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AIM: The restoration of the digestive tract by performing an esophago-jejunal anastomosis (EJA) is a crucial step of the
total gastric and distal esophagus surgical resection for esophago-gastric junction (EGJ) cancer. We have already ideated
and tested on a cadaver model an innovative technique which could be useful to minimize the risk of complications
related to the phase of securing the anvil of the circular stapler prior to perform the EJA. This surgical technique was
derived from the well-known “double-stapling Knight and Griffen” one that was described for the rectal resection. We
used the following described technique in 20 patients with EGJ cancer and it is efficient, reliable, safe, easy to learn
and easy to perform.
MATERIALS AND METHODS: From August 2014 to May 2015, 20 patients (14 male and 6 female) underwent surgery
for esophagogastric junction cancer: In all patients a distal esophageal resection and total gastrectomy was performed.
Through the trans-hiatal access, the free margins of the esophageal stump were suspended and the anvil of a circular
stapler on a new dedicated and registered support bar was inserted into the lumen. Subsequently, the linear suturing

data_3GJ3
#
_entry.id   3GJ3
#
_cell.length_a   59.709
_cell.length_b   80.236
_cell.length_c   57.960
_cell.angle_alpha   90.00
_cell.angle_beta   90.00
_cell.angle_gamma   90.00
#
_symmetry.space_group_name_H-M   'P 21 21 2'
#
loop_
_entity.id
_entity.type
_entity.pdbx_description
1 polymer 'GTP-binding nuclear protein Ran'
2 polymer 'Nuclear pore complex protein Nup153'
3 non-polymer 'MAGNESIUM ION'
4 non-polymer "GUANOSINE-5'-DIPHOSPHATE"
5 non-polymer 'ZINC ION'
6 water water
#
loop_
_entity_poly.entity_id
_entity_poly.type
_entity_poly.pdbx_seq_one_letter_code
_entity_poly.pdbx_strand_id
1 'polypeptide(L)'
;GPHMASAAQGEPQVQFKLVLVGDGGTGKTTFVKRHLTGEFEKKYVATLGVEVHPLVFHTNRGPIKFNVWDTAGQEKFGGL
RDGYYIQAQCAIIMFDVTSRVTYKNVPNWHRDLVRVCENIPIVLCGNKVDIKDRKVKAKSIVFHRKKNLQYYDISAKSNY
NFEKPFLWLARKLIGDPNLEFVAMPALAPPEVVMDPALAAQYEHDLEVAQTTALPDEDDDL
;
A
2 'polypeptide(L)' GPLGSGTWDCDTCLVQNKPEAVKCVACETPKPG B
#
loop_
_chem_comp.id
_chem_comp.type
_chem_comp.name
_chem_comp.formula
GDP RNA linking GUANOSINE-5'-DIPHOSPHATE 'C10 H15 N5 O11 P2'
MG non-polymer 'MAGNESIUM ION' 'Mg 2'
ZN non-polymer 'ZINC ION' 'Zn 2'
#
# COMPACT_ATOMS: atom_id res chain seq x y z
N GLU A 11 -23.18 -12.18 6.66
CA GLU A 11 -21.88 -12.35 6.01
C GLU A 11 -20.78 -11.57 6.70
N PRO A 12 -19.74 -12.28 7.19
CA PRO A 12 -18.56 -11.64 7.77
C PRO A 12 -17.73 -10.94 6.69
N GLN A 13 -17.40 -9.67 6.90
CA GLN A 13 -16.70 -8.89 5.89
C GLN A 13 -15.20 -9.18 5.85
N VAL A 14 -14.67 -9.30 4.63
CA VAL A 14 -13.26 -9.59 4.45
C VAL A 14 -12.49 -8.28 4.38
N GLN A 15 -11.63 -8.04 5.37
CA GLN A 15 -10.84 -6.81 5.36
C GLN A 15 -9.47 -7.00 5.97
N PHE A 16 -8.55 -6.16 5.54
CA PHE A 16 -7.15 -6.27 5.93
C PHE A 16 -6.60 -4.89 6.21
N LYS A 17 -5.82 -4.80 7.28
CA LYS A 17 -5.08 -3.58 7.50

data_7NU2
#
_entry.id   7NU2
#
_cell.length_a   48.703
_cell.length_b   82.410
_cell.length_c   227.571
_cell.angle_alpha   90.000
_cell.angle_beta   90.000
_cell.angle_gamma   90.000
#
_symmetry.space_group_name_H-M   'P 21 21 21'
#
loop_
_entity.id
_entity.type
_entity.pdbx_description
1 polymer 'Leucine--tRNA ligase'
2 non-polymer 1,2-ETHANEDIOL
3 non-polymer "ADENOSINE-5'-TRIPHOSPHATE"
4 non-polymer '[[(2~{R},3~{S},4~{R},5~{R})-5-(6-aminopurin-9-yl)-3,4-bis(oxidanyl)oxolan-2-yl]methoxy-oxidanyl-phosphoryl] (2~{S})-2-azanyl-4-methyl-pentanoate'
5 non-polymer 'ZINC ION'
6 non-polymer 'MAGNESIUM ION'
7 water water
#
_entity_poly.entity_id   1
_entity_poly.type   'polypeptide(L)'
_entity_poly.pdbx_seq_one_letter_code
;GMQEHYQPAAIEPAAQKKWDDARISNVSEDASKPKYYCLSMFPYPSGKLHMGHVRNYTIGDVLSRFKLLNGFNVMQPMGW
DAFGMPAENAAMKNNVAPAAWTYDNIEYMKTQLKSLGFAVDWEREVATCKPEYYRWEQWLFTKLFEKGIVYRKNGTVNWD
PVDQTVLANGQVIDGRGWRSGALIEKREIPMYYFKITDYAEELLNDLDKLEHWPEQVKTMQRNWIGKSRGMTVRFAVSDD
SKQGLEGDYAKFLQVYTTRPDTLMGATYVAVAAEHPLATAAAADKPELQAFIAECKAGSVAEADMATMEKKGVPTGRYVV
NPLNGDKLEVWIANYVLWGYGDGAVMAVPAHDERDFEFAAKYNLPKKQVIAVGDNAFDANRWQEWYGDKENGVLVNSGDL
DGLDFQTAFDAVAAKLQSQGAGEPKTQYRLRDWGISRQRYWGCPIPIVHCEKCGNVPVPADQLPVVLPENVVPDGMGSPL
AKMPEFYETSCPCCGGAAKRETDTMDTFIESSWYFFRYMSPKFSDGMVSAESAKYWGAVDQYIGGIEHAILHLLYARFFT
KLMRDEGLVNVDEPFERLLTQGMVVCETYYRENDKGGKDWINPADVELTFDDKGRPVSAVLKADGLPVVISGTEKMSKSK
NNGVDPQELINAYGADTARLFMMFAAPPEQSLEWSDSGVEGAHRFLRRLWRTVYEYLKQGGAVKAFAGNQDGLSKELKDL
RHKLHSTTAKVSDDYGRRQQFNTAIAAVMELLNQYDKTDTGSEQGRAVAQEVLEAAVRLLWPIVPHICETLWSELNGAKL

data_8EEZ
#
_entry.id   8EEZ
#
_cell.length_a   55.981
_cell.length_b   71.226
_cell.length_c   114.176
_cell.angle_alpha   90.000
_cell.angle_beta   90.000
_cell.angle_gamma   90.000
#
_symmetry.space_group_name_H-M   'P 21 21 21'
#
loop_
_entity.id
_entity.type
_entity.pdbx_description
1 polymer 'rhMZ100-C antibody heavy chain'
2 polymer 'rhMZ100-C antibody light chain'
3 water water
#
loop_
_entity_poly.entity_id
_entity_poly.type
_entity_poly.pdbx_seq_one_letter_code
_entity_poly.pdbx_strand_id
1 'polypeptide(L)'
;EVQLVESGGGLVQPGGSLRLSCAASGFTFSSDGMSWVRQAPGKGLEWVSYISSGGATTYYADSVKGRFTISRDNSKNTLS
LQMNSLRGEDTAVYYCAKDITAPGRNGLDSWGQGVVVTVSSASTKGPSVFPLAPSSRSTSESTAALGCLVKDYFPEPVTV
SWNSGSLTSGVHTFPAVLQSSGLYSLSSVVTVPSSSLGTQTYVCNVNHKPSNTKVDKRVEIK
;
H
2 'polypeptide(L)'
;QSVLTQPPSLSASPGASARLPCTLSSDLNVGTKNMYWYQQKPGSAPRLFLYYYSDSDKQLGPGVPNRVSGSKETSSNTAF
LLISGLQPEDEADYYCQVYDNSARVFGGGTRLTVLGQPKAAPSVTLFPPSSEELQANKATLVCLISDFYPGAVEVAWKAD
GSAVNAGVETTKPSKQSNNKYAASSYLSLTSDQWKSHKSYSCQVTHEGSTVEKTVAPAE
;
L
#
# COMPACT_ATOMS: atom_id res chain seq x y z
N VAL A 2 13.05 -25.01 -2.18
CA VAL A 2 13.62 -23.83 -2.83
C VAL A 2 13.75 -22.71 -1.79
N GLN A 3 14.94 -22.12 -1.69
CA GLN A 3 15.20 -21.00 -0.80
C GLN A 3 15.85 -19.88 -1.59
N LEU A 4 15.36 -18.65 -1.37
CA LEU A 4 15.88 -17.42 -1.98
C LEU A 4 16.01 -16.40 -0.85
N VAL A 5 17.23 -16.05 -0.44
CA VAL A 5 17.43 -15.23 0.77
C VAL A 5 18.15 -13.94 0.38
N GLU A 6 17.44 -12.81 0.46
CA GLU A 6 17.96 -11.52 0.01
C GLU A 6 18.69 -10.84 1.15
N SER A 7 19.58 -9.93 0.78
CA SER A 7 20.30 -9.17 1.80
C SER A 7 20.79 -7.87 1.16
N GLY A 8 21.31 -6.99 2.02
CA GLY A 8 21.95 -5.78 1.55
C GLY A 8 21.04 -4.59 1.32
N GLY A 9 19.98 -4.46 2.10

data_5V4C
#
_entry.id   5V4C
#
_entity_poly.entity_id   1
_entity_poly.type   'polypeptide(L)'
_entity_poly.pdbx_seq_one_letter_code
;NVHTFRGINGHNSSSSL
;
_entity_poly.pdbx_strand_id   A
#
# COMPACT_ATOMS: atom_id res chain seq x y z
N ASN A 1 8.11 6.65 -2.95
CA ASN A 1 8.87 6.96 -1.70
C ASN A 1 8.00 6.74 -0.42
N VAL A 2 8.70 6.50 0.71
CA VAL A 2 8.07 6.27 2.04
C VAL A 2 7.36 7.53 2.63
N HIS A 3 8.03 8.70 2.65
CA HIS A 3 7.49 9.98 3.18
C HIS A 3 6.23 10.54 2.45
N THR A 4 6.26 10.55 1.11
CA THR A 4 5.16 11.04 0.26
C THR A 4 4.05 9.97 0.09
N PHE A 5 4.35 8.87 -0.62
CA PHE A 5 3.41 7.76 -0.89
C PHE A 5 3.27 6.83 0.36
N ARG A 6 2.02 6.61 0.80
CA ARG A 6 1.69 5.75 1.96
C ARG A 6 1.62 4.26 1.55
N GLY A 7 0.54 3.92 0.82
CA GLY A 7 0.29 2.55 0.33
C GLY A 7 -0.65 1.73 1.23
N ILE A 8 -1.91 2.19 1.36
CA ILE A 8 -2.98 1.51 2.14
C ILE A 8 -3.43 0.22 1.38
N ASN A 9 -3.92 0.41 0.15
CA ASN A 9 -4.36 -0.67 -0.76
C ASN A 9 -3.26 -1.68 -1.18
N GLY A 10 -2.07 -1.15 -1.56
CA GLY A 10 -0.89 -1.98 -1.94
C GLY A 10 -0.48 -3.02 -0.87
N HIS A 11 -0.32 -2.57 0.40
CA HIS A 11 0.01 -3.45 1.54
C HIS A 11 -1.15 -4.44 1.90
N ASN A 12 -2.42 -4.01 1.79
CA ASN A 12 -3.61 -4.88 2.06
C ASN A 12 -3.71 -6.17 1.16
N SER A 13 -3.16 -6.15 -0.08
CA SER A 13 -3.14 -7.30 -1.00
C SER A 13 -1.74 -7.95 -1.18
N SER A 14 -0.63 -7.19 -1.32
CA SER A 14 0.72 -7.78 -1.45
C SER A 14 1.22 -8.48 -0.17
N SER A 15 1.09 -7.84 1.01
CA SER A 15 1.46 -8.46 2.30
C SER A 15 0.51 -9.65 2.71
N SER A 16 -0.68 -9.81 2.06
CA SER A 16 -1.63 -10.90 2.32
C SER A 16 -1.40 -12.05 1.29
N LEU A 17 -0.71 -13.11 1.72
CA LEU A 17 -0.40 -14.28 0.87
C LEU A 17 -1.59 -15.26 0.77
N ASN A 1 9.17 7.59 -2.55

stapler is closed over the bar and then fired to suture the distal stump of the esophagus; after the confirmation of a negative
margin, the bar is retracted and the push-rod of the anvil is pulled out through the linear suture. Finally, the
anastomosis is performed with the classic technique by using a circular stapler.
RESULTS: No postoperative mortality occurred; postoperative course has been uneventful for 18 patients. One patient developed
anastomotic fistula that has been treated conservatively with endoscopic prothesis, removed after 20 days. One patient
developed in 3 POD myocardial infarction Mean Hospital stay has been 14 days (range 7-20 days).
CONCLUSIONS: The aim of our new procedure is the insertion the anvil of a common circular stapler without handsewn
securing; this is to reduce the technical difficulties related to the hand-sewn securing into a deep and narrow
anatomic location, typical of the trans-hiatal approach.